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Andy Jones: Switched on to IT at long last

I believe one of the keys to improved health care is effective use of computers.

I believe one of the keys to improved health care is effective use of computers.

Traditionally, the NHS has never made good use of IT. But this need not remain the case.The Government is currently investing £6 billion in the NHS National Programme for IT, and this at the very least shows willing. Whatever the state of electronic booking or the national care record, I am optimistic about IT in the future.

I am sure Choose and Book will work one day. And I am sure Europe's biggest teaching hospital, in Leeds, will one day get connected.

One of the great values of computers is that they can compile and analyse data. Patterns emerge, requirements can be identified, and health professionals can act accordingly. Take referrals. Great insights were gained from the community matron programmes that started to target patients with chronic conditions who were being frequently and unnecessarily admitted to hospital.

Current admission figures suggest 40 per cent of patients are admitted for acute or severe chronic conditions. Such admissions are, therefore, inevitable. However, the remaining 60 per cent of admissions are due to predictable chronic conditions that could be averted if money was spent on co-ordinated community services.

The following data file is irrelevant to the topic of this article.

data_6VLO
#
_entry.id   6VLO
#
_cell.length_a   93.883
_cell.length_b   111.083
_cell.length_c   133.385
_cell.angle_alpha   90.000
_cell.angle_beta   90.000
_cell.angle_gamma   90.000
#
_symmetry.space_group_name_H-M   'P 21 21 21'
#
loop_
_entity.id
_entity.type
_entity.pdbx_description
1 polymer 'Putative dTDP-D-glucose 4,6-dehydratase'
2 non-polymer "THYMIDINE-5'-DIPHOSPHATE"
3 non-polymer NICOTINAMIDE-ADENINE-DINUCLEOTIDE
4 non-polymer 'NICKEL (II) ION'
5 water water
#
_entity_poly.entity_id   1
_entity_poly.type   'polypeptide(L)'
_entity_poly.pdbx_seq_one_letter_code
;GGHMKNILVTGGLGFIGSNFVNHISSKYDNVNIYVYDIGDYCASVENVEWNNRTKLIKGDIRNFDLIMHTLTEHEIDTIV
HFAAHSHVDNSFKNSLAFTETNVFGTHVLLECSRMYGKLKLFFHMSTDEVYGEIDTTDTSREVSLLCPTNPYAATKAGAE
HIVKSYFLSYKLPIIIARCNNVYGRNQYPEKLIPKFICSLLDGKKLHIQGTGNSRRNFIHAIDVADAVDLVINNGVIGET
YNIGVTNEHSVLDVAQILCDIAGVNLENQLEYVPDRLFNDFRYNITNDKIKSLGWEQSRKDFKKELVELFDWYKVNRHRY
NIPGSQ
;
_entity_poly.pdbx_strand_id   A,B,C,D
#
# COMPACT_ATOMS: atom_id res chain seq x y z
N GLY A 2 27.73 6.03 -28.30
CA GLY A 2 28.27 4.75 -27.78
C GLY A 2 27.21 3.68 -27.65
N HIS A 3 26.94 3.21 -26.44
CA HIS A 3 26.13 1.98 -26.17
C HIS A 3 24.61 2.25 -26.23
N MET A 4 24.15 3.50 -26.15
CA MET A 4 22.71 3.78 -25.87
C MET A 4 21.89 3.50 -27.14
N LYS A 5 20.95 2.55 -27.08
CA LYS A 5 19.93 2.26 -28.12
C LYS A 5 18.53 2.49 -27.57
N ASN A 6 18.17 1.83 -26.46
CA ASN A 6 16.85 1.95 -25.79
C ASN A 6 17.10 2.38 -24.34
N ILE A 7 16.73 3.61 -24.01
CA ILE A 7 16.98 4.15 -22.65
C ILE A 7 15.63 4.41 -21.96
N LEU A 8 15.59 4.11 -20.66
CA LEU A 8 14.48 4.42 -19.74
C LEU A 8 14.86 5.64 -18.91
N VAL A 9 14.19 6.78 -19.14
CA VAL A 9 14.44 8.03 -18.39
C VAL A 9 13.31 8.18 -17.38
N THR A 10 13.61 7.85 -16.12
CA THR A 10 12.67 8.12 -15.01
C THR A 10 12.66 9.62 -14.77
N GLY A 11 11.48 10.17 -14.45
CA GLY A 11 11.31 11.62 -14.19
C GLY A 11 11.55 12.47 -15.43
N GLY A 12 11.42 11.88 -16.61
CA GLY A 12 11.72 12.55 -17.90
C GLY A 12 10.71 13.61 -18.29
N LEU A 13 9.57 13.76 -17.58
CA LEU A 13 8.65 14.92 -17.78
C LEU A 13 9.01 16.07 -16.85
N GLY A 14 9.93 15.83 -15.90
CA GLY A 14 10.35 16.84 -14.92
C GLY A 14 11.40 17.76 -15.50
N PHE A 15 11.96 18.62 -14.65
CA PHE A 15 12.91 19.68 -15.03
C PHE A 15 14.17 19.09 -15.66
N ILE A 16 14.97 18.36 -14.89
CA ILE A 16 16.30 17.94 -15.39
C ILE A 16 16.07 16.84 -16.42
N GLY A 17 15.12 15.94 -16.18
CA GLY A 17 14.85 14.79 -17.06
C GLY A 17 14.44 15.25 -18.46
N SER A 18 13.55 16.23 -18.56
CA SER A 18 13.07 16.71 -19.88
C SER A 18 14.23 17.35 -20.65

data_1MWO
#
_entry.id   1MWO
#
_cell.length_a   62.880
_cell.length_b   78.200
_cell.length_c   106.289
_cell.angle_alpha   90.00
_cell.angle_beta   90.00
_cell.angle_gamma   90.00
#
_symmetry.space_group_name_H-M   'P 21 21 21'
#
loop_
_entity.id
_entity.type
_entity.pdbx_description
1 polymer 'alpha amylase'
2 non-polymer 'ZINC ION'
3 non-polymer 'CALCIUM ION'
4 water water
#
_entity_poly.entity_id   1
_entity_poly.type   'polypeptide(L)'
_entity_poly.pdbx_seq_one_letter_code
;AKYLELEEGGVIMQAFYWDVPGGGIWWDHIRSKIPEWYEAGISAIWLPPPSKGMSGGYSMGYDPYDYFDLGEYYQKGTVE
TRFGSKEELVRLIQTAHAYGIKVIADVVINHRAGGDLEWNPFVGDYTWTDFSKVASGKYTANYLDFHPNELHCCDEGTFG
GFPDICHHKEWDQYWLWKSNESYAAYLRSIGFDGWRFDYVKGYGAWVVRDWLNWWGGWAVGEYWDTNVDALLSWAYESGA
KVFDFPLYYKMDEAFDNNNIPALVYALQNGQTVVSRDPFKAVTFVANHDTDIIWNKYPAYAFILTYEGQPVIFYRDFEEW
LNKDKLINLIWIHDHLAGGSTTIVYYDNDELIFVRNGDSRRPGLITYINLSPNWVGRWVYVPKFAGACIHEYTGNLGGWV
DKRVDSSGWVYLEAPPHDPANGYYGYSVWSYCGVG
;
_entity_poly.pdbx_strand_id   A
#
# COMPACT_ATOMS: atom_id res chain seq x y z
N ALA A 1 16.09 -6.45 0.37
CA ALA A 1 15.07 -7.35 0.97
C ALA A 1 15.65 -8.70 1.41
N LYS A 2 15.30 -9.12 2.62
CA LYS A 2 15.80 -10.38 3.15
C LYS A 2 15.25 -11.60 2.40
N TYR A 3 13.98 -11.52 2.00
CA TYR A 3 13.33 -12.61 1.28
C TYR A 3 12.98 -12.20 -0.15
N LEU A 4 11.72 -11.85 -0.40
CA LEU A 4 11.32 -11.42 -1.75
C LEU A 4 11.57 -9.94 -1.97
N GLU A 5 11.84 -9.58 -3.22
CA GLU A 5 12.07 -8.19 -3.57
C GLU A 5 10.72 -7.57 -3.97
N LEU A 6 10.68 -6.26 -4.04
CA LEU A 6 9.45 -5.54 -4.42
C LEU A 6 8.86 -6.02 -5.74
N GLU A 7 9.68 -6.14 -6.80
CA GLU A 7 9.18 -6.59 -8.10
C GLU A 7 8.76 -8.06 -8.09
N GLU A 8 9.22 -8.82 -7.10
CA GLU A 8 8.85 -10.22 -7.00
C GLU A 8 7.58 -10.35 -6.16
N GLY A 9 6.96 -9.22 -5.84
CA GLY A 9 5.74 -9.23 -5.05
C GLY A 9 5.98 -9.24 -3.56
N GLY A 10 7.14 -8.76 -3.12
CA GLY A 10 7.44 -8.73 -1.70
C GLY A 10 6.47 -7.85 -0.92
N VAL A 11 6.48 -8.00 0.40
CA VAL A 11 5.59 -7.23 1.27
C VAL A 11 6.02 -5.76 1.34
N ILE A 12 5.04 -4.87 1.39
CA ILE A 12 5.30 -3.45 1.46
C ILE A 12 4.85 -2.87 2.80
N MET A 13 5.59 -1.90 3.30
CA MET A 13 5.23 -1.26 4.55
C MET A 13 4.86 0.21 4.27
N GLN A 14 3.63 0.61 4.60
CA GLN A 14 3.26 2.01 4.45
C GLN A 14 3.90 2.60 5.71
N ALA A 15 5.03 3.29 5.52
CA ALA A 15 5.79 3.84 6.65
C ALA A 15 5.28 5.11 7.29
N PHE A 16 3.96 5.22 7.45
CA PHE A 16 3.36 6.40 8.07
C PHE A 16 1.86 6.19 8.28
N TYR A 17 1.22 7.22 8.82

This is the whole premise behind the new White Paper. And good data provided this information.

Analysing dataBig organisations are starting to pick up on the importance of collating information and analysing it.

It is no surprise to hear that United Healthcare has been working hard to develop a tool that will identify every patient in a practice to pinpoint those at greatest need and hence worthy of opportunistic interventions.

This data-driven world will see further tools such as Health Numerics. This brings together data from hospital activity, A&E, GP consultations, repeat medications, social care and public health. In addition, the King's Fund has been developing a toolkit for chronic condition management. All of this suggests the business and policy movers believe data will drive health improvements.

Having seen the trials, I am inclined to agree.Analytic tools will allow comparison of hospital, PCT, practice and GP activity. Will GPs be able to drive health care performance? Obviously I am biased, but I think we would do a pretty good job. It is worth remembering that some specialties have a threefold GP referral rate difference across a PCT.

I believe computers are valuable and, when used effectively, can make a huge difference to health care. Many GPs and other health professionals criticise them and doubt their efficacy, but I am not one of them.Computers are here to stay. And a good thing too.

Dr Andy Jones is a GP in Stamford, Lincolnshire

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